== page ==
Protection application process
Abdullah presented on the mechanism for submitting applications for protection. An application is lodged to the PACC Chair, using the approved form. Of note, the applicant may use any possible means, including social media, transcribe their application into an approved application, and file that from the PACC Chair. Consequently, based on relevant recommendations, the PACC Chair makes a decision on the application for protection. If the application is endorsed, the procedures for providing proposed protections are initiated. The applicant is then informed by a notice, which they sign and pledge to comply with.
Supporting documentation of the decision made by the PACC Protection Unit includes documents which the Unit decides to be enclosed with the application. These involve information and evidence which demonstrate seriousness and link of the application to the proof of commission of a corruption crime, proposed protection procedures, and expenses needed for implementation in case the application is admitted.
What are the conditions for granting protection?
Abdullah made clear that the applicant must act out of good faith (i.e., fulfil the capacity prescribed by the Regulation). Ascribing it to prejudice, this clause triggered a large number of reservations by participants in the hearing session. In principle, good faith should be presumed to be maintained by all applicants until there is evidence to the contrary. Furthermore, actual or potential damage must be in place. A causal relationship between the actual or potential damage will be established. It is required that the affected person appear at the PACC and file a complaint in order to receive protection.
In 2022, while protection was provided to three cases, 29 out of 32 applications were rejected
On the ground, Abdullah indicated that, over the past two years, the proportion of rejected applications for protection was high. In 2021, 35 out of 42 applications filed to the PACC were turned down. Three of 32 applications were approved. Twenty nine (29) requests were refused. In one case, protection was provided after a complaint had been lodged. According to Abdullah, protections provided by the PACC Protection of Witnesses and Whistleblowers Unit are evaluated on a quarterly basis.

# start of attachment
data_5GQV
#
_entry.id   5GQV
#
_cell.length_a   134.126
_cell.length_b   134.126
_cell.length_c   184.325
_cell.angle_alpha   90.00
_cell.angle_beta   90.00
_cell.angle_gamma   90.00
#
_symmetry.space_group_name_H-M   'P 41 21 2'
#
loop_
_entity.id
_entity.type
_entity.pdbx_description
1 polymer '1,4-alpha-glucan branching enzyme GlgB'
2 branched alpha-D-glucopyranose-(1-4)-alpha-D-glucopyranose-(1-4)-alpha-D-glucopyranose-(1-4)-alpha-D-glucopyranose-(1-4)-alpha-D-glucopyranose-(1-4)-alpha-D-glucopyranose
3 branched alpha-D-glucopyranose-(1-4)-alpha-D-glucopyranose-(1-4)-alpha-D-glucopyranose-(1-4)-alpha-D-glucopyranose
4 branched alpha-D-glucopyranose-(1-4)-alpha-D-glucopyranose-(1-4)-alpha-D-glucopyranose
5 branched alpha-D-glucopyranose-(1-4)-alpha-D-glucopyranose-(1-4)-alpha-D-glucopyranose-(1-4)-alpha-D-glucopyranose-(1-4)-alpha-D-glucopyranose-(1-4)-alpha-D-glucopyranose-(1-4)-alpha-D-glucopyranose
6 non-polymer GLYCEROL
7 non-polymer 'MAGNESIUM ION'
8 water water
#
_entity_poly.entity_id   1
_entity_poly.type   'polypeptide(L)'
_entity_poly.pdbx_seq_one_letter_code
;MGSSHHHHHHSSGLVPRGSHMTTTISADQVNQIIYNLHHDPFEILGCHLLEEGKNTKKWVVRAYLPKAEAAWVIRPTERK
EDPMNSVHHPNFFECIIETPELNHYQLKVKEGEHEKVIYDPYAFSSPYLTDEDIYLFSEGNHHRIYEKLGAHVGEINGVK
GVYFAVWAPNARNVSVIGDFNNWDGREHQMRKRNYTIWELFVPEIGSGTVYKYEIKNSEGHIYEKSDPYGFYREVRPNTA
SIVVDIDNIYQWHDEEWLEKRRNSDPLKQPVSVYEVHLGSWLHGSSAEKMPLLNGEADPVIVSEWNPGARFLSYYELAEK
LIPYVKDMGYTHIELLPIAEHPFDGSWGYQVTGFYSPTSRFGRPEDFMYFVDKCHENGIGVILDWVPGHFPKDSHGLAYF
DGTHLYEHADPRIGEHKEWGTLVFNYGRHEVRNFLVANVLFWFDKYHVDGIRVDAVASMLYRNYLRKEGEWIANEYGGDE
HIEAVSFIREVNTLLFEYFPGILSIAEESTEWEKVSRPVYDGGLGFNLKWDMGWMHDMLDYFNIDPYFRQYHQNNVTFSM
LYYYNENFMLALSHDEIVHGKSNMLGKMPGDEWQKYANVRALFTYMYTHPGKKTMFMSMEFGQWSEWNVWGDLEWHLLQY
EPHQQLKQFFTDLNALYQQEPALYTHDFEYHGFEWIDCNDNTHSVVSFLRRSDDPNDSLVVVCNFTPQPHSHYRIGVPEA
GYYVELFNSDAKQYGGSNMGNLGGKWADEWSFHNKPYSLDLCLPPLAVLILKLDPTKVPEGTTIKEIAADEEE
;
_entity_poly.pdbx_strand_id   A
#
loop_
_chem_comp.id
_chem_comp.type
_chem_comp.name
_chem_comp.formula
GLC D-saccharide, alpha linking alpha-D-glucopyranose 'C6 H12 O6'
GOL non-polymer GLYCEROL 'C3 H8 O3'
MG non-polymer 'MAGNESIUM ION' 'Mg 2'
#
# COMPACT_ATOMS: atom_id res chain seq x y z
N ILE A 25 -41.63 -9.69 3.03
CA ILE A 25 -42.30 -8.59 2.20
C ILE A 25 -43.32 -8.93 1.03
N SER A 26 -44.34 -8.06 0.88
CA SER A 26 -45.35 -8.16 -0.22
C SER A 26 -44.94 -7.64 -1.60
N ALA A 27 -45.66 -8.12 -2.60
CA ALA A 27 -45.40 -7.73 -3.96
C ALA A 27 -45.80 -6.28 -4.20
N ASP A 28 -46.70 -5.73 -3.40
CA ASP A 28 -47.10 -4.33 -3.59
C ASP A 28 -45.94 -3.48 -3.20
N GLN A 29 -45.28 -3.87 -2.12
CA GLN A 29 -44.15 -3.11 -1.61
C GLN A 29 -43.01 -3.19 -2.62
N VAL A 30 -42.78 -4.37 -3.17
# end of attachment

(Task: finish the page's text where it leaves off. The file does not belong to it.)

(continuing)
Complaints against the PACC decision on the denial of protection
Abdullah accounted for the mechanism, which citizens can use when their applications for protection are rejected. Applicant may file a complaint to the PACC Chair within a period of ten days from the date of the decision on refusal of the application. Then, the complaint is handled and disposed within seven days from the date of filing. Applicant are also entitled to have recourse to the competent (administrative) court in the event their complaint is rejected.
PACC budget allocated for protection
The Regulation addresses protection expenses, assistance, and compensation. Accordingly, the PACC bears all the expenses arising from protection, including assistance to whistleblowers and witnesses and payment of compensations to applicants. In some cases, by contracting an insurance company, life insurance is provided to persons under personal protection only.
At the close of the hearing session, participants addressed a number of questions to the PACC. These inquiries mostly focused on the concept of good faith as a prerequisite for approval of the application for protection. Participant asked how employment protection is provided to ward off some vindictive punitive measures taken by officials and why the PACC has rejected a large number of requests for protection over the past few years. Interlocutors also addressed issues that outraged Palestinian public opinion, including the case of two female staff members of the Supreme Constitutional Court. In spite of the fact that both submitted applications for employment protection to the PACC, these employees were removed from office and faced criminal prosecution.
AMAN is of the opinion that public awareness needs to be raised about the concept of protection. The Regulation needs to be revisited on a regular basis to ensure that protection is provided to witnesses, increase public confidence, and stimulate citizens to report instances of corruption.